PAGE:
top of page

Spaying Bitches

Q. Should I spay/neuter my bitch? 

A. At the Paddock Vet Practice we advise that the benefits of spaying bitches far outweigh the potential problems. As such we would recommend that all bitches not intended for breeding are neutered. This is consistent with the views of both British Small Animal Veterinary Association and the RSPCA.

Q. When to spay?

A. There is a lot of debate regarding the best time to neuter as spaying early can prevent some problems e.g.  mammary tumours but may potentially have a higher risk of other problems e.g. urinary incontinence.

The breed of dog should also be considered when deciding when best to neuter. 

Commonly we will spay at 6 months old before the first season or sometimes 3 months after the bitches first season. However, there are still health benefits to spaying older bitches and we recommend it being performed 3 months after their last season.

Q. What is done when a bitch is spayed?

A. When a bitch is spayed an ovariohysterectomy is performed. This means the ovaries and uterus are removed. It is carried out under general anaesthesia as a day procedure only rarely requiring an overnight stay.

Q. What are the benefits of spaying? 

​A. -Prevents unwanted pregnancies

     -Prevents false pregnancies

     -Prevents pyometra; a potentially fatal condition of the uterus seen commonly in middle aged and          older bitches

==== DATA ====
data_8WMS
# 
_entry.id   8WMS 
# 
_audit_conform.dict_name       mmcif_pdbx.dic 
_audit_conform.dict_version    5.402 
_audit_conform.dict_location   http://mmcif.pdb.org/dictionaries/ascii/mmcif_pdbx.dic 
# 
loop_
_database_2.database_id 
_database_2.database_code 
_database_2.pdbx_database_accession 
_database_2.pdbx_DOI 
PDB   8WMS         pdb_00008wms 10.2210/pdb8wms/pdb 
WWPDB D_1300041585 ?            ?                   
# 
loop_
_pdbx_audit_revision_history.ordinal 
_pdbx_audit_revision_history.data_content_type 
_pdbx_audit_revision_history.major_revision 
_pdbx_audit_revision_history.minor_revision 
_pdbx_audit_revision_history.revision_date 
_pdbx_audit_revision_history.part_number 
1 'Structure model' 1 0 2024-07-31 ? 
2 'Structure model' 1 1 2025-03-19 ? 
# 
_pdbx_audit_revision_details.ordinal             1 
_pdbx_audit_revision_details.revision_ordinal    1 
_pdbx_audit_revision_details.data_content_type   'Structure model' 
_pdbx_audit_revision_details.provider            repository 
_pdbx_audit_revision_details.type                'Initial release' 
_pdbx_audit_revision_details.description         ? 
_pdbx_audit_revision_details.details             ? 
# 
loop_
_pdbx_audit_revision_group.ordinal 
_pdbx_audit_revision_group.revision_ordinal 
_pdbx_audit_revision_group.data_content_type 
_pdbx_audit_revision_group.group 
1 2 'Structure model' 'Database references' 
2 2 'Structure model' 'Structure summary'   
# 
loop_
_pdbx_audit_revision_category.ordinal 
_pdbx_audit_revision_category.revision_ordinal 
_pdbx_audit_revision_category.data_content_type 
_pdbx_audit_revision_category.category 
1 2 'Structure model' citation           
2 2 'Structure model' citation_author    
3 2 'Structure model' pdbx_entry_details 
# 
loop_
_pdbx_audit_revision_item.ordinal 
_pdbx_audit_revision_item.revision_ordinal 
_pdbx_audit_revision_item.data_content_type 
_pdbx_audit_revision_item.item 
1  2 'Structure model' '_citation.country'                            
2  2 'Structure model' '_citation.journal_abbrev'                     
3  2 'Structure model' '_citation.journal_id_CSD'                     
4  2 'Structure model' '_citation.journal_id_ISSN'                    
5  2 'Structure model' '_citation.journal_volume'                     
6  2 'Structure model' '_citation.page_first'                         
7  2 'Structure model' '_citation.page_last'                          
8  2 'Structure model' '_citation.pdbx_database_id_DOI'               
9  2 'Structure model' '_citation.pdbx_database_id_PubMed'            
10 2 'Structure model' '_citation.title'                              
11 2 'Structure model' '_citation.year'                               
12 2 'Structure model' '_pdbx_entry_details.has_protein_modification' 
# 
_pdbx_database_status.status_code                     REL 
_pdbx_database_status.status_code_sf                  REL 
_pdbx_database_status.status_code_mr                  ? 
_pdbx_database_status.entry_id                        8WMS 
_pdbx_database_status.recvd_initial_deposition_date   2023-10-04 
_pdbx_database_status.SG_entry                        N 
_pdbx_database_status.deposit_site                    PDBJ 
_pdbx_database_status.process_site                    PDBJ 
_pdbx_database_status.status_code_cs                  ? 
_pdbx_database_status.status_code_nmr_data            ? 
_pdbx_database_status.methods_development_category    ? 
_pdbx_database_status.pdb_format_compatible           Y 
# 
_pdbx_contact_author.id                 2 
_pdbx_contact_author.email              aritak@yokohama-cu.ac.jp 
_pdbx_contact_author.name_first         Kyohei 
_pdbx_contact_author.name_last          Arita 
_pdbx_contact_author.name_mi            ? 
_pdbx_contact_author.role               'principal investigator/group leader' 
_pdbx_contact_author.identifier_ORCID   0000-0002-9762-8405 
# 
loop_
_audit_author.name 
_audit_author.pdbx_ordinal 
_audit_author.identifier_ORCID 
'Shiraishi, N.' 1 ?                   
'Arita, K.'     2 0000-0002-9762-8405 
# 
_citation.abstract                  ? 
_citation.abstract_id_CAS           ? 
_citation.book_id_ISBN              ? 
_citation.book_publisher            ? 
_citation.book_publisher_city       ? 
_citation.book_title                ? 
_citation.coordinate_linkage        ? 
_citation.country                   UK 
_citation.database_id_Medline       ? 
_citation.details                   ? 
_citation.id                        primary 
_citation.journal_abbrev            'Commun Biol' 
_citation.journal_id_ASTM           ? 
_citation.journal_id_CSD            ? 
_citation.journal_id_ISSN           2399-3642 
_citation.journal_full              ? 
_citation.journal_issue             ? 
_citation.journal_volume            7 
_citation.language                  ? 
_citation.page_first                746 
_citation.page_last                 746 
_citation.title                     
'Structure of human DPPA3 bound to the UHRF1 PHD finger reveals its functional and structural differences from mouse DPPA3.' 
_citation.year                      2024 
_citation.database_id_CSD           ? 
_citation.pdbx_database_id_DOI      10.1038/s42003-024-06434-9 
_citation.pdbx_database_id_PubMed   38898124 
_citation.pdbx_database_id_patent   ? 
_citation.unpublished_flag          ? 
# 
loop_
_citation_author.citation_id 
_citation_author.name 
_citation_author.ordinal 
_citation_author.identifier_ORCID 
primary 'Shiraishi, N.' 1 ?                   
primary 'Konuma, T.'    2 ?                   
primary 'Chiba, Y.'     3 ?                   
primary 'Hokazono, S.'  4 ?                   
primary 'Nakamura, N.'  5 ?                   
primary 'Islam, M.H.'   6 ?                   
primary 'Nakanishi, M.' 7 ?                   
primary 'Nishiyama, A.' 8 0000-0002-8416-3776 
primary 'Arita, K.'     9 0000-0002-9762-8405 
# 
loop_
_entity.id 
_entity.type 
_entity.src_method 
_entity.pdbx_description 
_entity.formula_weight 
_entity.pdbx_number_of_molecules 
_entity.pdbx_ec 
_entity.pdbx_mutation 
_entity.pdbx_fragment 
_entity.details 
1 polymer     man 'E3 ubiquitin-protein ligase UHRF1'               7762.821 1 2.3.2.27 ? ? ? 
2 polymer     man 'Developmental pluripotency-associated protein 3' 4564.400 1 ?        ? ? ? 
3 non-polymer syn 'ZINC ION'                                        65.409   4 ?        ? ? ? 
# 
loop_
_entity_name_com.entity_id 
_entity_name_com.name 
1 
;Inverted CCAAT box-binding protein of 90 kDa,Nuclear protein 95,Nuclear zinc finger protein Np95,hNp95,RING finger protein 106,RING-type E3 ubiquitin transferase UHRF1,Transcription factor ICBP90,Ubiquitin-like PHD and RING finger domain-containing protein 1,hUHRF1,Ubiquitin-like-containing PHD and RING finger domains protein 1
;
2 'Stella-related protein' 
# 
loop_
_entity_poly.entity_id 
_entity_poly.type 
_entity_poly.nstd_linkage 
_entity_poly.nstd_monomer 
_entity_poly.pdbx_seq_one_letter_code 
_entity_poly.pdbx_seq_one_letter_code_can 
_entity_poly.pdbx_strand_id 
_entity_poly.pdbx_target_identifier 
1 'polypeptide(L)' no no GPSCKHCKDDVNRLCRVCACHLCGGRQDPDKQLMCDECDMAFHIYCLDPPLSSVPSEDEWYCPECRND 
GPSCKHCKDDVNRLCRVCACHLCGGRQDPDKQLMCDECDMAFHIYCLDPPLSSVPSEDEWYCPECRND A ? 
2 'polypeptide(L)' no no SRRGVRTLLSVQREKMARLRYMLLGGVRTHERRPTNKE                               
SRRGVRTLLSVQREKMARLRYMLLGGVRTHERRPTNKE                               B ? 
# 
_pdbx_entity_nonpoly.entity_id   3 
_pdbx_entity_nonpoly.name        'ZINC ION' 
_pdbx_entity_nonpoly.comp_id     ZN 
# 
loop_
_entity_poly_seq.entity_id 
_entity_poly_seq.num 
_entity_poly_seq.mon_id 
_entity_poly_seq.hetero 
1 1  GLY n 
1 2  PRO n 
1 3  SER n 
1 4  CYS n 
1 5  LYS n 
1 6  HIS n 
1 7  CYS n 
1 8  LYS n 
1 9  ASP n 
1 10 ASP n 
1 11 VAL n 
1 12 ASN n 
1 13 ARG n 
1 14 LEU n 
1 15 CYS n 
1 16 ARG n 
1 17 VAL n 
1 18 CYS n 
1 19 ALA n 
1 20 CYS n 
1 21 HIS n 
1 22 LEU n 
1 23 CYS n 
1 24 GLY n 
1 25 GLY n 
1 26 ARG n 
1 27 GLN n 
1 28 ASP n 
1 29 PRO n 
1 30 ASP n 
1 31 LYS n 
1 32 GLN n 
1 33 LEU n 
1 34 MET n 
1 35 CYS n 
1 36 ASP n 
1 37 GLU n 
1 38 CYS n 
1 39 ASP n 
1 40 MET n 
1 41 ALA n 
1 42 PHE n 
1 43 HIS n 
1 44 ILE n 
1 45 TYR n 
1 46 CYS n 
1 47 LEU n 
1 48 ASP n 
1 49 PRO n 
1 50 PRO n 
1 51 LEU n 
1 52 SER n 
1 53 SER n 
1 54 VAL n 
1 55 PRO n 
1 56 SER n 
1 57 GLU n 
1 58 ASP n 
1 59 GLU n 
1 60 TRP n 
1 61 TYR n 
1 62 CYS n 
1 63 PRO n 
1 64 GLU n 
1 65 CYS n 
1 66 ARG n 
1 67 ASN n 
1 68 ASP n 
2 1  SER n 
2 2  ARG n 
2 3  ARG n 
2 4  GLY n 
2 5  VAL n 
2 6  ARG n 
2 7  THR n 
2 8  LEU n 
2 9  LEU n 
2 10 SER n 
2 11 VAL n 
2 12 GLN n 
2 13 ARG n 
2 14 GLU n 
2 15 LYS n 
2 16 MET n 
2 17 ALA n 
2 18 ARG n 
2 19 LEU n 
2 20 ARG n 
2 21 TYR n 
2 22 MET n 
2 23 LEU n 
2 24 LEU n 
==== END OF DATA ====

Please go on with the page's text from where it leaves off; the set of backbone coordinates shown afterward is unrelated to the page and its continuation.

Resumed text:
-Reduces the incidence of mammary cancer. 

              Studies have shown that by neutering a bitch prior to her first season the risk of mammary                      cancer can be reduced by as much as 99%, each subsequent season increasing the risk.

     - No more seasons and the associated vulval discharge and attraction to male dogs.

     - Prevents ovarian and uterine cancers

Q. Are there any downsides of spaying?

A. -When a bitch is spayed she my have a tendency to gain weight. This is due to changes in her                  metabolism. However, weight gain can easily be prevented by controlling her feed intake.

    - When bitches are spayed there is an increased risk of developing urinary incontinence later in life.        However, this can usually be controlled with medication.

    -Risks associated with general anaesthesia and surgery. Unfortunately there is always an inherent          risk with any anaesthetic or surgical procedure. At the Paddock vets we do all we can to minimise          these risks by performing pre-anaesthetic checks and a blood test if desired.

          We use up to date anaesthetic protocols and anaesthetics are monitored with specialised                    equipment. We also provide all animals undergoing surgery with  pain relief both during  and after          the procedure.

Q. How do I arrange to have my bitch spayed?

A. -We perform routine neutering operations on Monday, Tuesday, Thursday and Friday.

     -You can book your bitch in over the phone. Should you wish to discuss whether and when to spay         your bitch in more detail prior to booking her operation you are very welcome to come in for an                     appointment.